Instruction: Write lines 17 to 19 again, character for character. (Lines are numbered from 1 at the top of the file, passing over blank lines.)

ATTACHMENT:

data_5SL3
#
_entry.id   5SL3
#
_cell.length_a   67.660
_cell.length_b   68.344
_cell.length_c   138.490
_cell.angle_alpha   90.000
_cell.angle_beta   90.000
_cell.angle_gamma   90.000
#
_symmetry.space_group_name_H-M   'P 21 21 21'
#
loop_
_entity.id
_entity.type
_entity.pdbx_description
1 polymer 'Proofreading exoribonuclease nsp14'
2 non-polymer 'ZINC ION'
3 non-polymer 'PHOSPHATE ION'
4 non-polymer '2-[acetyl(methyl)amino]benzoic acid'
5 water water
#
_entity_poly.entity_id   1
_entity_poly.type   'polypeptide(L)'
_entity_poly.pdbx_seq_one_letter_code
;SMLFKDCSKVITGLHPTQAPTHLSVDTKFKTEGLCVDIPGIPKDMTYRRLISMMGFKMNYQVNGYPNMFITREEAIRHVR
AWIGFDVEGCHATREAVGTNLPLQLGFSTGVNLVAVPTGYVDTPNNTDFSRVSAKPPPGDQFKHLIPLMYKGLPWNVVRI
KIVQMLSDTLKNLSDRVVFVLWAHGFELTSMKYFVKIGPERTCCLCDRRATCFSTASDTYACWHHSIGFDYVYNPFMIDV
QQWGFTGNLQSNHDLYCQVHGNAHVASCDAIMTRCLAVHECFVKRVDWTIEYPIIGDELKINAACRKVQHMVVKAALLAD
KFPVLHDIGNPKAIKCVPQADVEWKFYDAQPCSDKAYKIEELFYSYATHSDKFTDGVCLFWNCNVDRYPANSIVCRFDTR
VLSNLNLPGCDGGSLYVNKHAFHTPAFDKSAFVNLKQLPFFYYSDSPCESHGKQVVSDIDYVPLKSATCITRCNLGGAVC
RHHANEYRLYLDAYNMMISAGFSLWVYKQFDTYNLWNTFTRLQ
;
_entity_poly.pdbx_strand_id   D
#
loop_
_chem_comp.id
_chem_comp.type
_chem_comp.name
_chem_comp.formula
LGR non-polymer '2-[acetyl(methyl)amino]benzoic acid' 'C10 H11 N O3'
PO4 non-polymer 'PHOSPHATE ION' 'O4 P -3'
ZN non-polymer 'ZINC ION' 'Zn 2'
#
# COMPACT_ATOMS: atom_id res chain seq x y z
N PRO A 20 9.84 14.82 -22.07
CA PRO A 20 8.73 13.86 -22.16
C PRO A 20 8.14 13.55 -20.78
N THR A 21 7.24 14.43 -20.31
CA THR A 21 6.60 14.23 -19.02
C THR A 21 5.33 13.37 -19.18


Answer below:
_entity.pdbx_description
1 polymer 'Proofreading exoribonuclease nsp14'
2 non-polymer 'ZINC ION'